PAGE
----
Forget Super Tuesdays: Five SSA Countries Go to the Polls this Sunday
In what is being billed as Africa’s Super Sunday, this weekend will see key votes in five countries across the region.
Benin. After a first round of voting that saw 33 candidates competing to succeed outgoing President Thomas Boni Yayi, Beninese voters are returning to the polls for the runoff between Prime Minister Lionel Zinsou and businessman Patrice Talon. With the country focused on attracting private investment in order to spur economic growth, it is a good sign that both candidates have impressive private sector credentials. Zinsou headed France’s largest investment bank before stepping down last year to become Prime Minister of Benin. Talon comes from modest origins but today is known as “The King of Cotton.” This meteoric rise has endeared him to “many young Beninese, who see in him a person who knows how to create jobs and wealth on a national scale.”
Congo-Brazzaville. With the exception of five years in the mid-1990s, incumbent President Sassou Nguesso has ruled Congo-Brazzaville for over three decades. Following last year’s controversial constitutional referendum, President Sassou Nguesso now is eligible to stand for another term. There are seven opposition candidates but none are considered to be actual contenders.
Niger. Having only just missed winning in the first round of voting in February, incumbent President Mahamadou Issoufou seems set to win re-election for a second term in office. The main opposition candidate Hama Amadou has been in detention since November 2015 on trafficking allegations which he claims are politically motivated. Only a few days ago, he was removed from prison and sent to France for specialized medical treatment. Still, it is unclear whether the opposition will participate in the vote. Some members of the opposition coalition announced their withdrawal and a boycott on grounds of irregularities, fraud and unfair treatment of candidates. However, Amadou’s camp has maintained that he will take part in the run-off. The country is regarded as a key ally in countering terrorism in West Africa and the Sahel region.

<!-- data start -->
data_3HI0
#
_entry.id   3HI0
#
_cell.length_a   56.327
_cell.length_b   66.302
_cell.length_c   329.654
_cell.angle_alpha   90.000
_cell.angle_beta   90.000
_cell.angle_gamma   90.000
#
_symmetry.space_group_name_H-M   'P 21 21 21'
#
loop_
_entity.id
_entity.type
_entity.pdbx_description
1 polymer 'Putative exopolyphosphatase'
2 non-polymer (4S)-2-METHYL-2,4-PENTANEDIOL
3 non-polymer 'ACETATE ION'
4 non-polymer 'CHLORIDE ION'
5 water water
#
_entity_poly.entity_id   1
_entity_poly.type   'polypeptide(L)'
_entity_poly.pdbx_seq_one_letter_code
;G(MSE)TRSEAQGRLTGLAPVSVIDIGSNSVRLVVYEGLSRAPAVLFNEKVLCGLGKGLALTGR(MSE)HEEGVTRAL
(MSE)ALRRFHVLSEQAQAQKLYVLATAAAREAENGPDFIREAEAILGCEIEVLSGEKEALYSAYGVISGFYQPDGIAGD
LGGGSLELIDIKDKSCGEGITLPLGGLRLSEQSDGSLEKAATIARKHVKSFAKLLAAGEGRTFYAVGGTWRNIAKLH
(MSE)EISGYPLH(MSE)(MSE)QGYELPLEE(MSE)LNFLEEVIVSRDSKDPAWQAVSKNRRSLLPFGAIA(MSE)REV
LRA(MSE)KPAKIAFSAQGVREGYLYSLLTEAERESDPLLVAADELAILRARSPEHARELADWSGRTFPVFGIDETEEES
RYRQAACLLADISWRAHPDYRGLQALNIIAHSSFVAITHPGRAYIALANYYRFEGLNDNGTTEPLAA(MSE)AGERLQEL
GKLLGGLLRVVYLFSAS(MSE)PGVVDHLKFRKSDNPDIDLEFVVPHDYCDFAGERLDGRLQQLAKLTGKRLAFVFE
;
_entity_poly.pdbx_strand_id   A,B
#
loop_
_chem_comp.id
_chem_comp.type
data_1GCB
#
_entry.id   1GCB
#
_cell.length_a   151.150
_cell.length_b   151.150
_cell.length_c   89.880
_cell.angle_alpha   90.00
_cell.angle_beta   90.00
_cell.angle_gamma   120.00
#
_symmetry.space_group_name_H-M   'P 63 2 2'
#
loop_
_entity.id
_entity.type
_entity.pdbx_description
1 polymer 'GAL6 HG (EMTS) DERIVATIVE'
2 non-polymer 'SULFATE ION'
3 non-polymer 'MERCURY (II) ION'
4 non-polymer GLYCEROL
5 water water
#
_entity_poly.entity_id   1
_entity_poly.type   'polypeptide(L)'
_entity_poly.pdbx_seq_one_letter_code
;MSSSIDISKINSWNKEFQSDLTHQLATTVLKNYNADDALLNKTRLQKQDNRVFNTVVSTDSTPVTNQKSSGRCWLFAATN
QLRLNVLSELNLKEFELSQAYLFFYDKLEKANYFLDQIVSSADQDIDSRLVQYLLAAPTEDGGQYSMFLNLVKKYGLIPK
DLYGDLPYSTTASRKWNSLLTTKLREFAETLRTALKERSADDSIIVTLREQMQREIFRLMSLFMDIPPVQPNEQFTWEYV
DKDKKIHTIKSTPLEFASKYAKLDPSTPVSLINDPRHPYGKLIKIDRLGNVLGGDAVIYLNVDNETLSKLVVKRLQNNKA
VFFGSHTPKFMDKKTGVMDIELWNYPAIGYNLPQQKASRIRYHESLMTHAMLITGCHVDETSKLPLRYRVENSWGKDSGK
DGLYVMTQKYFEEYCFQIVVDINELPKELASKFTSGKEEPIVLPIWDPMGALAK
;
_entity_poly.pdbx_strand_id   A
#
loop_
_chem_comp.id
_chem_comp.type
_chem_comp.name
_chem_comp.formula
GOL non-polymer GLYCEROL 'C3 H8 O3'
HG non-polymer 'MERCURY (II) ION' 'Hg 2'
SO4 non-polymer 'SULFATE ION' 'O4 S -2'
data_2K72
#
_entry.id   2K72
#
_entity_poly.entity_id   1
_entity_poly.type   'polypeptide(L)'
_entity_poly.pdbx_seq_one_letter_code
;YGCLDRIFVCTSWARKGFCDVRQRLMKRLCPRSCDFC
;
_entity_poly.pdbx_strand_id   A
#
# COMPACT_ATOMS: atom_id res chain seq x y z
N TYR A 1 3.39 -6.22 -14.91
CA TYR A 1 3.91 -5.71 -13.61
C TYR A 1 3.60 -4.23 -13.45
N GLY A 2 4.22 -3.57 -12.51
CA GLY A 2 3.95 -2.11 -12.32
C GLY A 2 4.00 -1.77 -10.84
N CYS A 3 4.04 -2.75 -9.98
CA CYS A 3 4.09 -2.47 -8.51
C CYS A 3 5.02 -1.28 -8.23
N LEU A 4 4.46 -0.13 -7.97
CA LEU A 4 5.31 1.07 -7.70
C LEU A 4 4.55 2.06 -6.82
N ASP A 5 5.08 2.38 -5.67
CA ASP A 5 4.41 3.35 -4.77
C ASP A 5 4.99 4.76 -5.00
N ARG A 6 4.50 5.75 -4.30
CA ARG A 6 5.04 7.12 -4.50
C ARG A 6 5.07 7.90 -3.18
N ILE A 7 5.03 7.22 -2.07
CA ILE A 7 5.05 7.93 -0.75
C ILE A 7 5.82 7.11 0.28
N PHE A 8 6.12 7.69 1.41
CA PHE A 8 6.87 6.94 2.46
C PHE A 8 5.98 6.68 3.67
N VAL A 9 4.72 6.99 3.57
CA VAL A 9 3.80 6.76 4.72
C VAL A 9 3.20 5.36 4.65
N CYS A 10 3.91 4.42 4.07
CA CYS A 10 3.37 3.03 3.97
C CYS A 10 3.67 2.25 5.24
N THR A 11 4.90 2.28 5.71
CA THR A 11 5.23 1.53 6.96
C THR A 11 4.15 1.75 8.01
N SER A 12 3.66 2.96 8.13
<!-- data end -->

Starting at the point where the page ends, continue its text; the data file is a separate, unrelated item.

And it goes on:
Senegal. Against the worrying trend of African leaders using constitutional referendums to extend their rule, President Macky Sall is supporting a referendum that would fulfill his campaign promise to reduce the length of presidential terms from seven years to five years. The referendum covers other reforms including “giving more power to the National Assembly and local administrations while also expanding on existing laws about land inheritance and local communities’ control of natural resources.” A loose coalition of Senegalese have banded together in opposition to the referendum because Sall had promised that the change would apply to his current term in office. That point notwithstanding, it was the country’s Constitutional Council that stated that Sall could not apply the changes to his current term.
Zanzibar. Zanzibaris are returning to the polls after last October’s elections were annulled on grounds of irregularities and violations (that election observers later said they saw no evidence of). Unfortunately, there are signs that this Sunday’s vote will not fare better. There are reports of issues with the ballot papers and the main opposition party — whose leader declared himself winner of the October’s elections — is calling for a boycott of the rerun elections entirely. Several of the other opposition parties have expressed support for the boycott.